Journaling. Like so many of the habits I keep to stay productive (and sane), it’s something I would never have imagined myself doing five or so years ago.
Today, I’m an adherent of positive psychology, and I have been attempting to implement its principles in my life over the last couple of years. If I can change my outlook to a more positive one and perhaps bring ten percent of the energy Shawn Achor brings to his TED-talk on the subject to my writing, then I know I’m on the right track.
Currently, I am on my longest and most successful run of journaling yet. I started roughly three months ago. Someone gave me a fancy notepad, and when I saw it I thought, “This will be my new journal” – immediately followed by – “What rules should I set for it? How much should I write? What am I allowed to write?” I spent a couple of days in serious deliberation, then I took a step back and looked at myself. I was doing it again. Planning to overachieve and setting myself up for failure.
I sat down right then and there and wrote the following:
The whole point is that if you wait with starting until the perfect time, you’ll never start.
So here we go.
It doesn’t have to be clever or brilliant. It doesn’t have to be deep or meaningful. It can simply be about putting words on a piece of paper.
That’s what a writer does.
For this book, there are only two rules: write every day and finish on a positive note.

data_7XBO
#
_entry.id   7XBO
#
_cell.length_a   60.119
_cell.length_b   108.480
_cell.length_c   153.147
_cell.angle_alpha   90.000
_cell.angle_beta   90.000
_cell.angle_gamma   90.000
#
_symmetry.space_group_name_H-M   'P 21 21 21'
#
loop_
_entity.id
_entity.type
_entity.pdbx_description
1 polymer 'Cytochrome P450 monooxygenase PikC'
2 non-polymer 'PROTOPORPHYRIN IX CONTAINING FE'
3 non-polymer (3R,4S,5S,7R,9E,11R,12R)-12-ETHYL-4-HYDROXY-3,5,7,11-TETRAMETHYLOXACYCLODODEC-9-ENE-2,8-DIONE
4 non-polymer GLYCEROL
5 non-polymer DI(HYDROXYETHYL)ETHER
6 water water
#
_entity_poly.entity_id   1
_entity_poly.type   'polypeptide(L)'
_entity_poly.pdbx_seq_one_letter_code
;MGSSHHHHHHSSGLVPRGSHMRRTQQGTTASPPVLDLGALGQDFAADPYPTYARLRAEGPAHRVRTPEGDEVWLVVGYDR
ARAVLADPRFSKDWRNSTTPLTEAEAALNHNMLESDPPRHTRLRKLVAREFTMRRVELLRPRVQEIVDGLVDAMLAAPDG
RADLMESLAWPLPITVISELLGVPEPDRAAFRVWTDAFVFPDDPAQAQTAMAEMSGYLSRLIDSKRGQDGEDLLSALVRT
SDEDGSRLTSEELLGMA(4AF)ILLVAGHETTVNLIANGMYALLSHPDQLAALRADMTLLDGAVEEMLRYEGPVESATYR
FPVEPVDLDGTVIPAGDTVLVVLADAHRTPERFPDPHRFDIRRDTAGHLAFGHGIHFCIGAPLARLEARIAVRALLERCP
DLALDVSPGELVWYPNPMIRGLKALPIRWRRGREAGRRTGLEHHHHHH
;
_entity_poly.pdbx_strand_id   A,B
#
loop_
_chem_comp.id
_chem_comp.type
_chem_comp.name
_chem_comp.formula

Write about what you’ve learned. Write about how you feel. Write about what you’ve accomplished. When you feel bad, write to identify and defuse negative feelings. When you feel good, write to remember.
And that’s it. When the rules are simple, you can keep it up. Some entries are just a few sentences. Some are several pages. There’s a long rant about how I feel like shit followed by: “Don’t forget to smile, asshat!” (And that did make me smile).
I’ve missed a few days here and there, but that’s life. You’re going to drop the ball, and that’s okay. You’re not writing to hit a word count or beat the world record in ‘most consecutive days journaling’. You’re writing because it makes you feel better.
And it works. I’ve seen the changes it has had on how I think and feel, and if you don’t trust me, trust science*.
If you want to learn more about positive psychology, I can recommend Shawn Achor’s The Happiness Advantage. It’s down-to-earth, funny, and convincing.
So, do you keep a journal? Or do you think that maybe it’s time to start?
* For example: Emotional and physical health benefits of expressive writing
Karen A. Baikie, Kay Wilhelm. Check out the summary of possible benefits in Box 2.